Also, transport and logistics are expected to lead Africa’s recovery and growth, including constructing ports and warehouses, as well as linking them to technology to create e-logistics and e-transports.

Technology and heavy industries will contribute as well. Investing in all these fields in Africa will gain quite a lot of upsides, I think.

Obviously, investors should look to the long term, especially since we are not traders, we are, however, infrastructure investors. These kinds of projects will take some time, but we have the patient capital to do that.

AO: As AFC focuses on infrastructure investments, how do you see the actions Egypt has taken in this area over the past few years?

SS: Egypt is a very interesting market for us. We are focusing on a number of sectors in the country. Transport is a huge sector there. the major developments that we have seen in it over the past few years are impressive, and there is more to come. There is are high-speed trains and the monorail.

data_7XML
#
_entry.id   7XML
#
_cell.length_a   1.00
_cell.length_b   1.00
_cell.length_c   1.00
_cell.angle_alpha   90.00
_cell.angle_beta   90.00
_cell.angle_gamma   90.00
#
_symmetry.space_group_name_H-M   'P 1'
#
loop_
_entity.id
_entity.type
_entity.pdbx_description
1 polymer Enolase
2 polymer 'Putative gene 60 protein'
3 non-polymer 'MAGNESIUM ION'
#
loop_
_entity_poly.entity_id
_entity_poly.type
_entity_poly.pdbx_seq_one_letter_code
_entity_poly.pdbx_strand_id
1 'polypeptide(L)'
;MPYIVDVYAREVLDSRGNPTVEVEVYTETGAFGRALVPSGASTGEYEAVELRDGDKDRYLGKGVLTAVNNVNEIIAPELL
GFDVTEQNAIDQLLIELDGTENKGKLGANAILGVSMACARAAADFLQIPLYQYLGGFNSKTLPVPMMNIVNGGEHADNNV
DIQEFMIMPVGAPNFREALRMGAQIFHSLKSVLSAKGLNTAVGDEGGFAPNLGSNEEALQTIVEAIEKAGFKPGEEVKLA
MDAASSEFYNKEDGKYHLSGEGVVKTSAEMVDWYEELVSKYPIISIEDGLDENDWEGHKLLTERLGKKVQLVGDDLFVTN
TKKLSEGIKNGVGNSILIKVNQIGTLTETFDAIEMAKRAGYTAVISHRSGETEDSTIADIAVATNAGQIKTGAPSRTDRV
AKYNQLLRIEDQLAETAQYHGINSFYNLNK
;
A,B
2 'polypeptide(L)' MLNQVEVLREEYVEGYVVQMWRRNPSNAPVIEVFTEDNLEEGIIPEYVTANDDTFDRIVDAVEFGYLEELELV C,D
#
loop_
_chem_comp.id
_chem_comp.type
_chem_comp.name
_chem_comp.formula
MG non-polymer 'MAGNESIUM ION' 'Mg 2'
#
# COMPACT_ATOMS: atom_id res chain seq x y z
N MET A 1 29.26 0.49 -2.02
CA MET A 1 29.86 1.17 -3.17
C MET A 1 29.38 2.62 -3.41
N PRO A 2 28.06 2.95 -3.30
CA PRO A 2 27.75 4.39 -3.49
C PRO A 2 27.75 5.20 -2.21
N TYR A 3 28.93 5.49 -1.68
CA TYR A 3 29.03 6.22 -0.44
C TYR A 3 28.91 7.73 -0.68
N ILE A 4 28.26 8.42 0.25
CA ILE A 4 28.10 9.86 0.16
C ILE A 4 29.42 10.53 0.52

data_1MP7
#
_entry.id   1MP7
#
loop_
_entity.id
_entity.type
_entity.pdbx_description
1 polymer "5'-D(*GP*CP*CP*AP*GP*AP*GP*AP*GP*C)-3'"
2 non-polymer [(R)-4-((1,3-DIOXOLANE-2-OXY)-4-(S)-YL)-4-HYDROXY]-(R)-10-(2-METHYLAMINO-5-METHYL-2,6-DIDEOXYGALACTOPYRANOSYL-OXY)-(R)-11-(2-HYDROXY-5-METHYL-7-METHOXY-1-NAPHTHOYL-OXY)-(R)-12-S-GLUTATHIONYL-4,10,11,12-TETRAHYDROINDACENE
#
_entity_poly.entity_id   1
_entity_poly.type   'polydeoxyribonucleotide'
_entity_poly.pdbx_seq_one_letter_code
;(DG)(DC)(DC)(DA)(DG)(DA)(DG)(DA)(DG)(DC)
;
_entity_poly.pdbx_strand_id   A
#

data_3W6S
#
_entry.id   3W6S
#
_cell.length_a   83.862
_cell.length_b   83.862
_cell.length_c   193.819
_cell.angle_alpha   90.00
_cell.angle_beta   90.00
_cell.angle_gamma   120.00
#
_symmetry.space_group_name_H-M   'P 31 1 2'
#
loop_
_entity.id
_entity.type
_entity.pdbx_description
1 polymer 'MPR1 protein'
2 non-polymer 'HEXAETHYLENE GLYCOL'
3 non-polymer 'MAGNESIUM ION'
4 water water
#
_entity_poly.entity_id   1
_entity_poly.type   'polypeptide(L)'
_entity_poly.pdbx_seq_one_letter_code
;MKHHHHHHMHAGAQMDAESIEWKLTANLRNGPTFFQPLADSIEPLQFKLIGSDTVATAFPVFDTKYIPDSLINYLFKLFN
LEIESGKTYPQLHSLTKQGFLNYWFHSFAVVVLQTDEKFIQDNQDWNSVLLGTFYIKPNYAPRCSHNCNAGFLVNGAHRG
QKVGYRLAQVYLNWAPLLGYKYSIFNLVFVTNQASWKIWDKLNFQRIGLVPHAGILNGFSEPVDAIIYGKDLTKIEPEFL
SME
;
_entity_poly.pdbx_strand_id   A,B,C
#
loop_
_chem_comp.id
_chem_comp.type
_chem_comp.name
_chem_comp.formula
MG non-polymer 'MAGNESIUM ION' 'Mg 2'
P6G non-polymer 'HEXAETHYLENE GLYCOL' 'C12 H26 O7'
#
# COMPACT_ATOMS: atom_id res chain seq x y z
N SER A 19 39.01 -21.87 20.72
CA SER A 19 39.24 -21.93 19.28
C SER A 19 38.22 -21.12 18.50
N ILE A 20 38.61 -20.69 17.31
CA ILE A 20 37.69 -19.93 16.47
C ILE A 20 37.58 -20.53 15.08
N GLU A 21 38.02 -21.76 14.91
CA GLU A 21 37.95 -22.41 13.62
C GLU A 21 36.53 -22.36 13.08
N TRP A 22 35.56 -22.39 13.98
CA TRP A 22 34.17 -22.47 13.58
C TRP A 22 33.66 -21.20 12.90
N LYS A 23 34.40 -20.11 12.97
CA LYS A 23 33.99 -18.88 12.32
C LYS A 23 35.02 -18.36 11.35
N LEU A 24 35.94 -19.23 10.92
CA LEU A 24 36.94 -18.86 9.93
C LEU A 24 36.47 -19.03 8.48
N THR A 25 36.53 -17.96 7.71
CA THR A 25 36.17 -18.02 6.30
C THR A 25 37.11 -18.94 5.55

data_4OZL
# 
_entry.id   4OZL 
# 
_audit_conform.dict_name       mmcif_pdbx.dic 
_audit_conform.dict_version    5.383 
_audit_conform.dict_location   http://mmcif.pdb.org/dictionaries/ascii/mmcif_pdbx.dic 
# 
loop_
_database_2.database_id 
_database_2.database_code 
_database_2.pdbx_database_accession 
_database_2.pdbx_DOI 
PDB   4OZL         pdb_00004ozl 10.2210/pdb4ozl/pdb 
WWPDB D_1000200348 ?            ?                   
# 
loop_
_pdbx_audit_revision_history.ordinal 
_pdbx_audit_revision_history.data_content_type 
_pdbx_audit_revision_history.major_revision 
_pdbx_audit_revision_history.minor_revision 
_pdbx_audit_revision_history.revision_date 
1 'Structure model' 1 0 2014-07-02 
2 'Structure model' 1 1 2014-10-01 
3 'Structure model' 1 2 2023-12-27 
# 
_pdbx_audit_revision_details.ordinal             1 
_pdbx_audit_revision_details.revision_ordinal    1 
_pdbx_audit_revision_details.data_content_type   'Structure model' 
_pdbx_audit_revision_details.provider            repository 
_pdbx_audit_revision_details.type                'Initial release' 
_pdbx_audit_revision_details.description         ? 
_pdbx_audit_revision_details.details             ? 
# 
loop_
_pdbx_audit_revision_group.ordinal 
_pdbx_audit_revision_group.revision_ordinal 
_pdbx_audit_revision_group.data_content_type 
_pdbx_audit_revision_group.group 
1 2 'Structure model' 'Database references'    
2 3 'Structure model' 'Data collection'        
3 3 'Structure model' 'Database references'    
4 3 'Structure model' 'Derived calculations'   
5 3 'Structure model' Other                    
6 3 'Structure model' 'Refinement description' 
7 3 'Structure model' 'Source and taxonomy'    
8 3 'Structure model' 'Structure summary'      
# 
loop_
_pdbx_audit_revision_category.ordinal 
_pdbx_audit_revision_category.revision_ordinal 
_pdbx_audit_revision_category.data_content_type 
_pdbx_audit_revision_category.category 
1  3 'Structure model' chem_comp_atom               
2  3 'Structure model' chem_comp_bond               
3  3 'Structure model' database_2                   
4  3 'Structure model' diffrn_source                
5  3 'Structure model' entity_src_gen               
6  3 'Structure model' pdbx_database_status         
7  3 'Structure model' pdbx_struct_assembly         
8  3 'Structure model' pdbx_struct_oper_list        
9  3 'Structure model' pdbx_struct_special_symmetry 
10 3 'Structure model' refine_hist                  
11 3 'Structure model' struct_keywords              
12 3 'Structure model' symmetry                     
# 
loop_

I have met with Egypt’s Minister of Transport Kamel El-Wazir last week and we discussed the avenues of cooperation.

Also, there is lot of potential in renewable energy, water, warehousing, and logistics in Egypt.

Additionally, I have met with the CEO of the Egypt’s Sovereign Fund (TESF), Ayman Soliman, as well as with the Minister of Planning and Economic Development, and Non-Executive Officer of the TESF Hala El-Said a few weeks ago in order to introduce the AFC and the role it can play in investing in the Egyptian market.

AO: Egypt is not among the AFC’s 28 member countries, so does the corporation have specific future plans for investing in the Egyptian market?

SS: We are very keen for Egypt to be an AFC member country and to be a shareholder. We were in talks a few years ago with the finance ministry and the Central Bank of Egypt for the same purpose and the process in ongoing.

I want to take this opportunity to push this agenda forward if possible. We invest in any African country without the need for it to be a member of AFC, but obviously, the membership helps quite a lot in making the case to invest even more.

AO: Does it mean that AFC have current investments in Egypt?

SS: Yes, we have two small investments, yet we are very keen to invest so much more now.

AO: What is the amount of expected investments that AFC plans to inject in the Egyptian market?

SS: We have the mandate to invest significant funds worth billions of EGP in Egypt.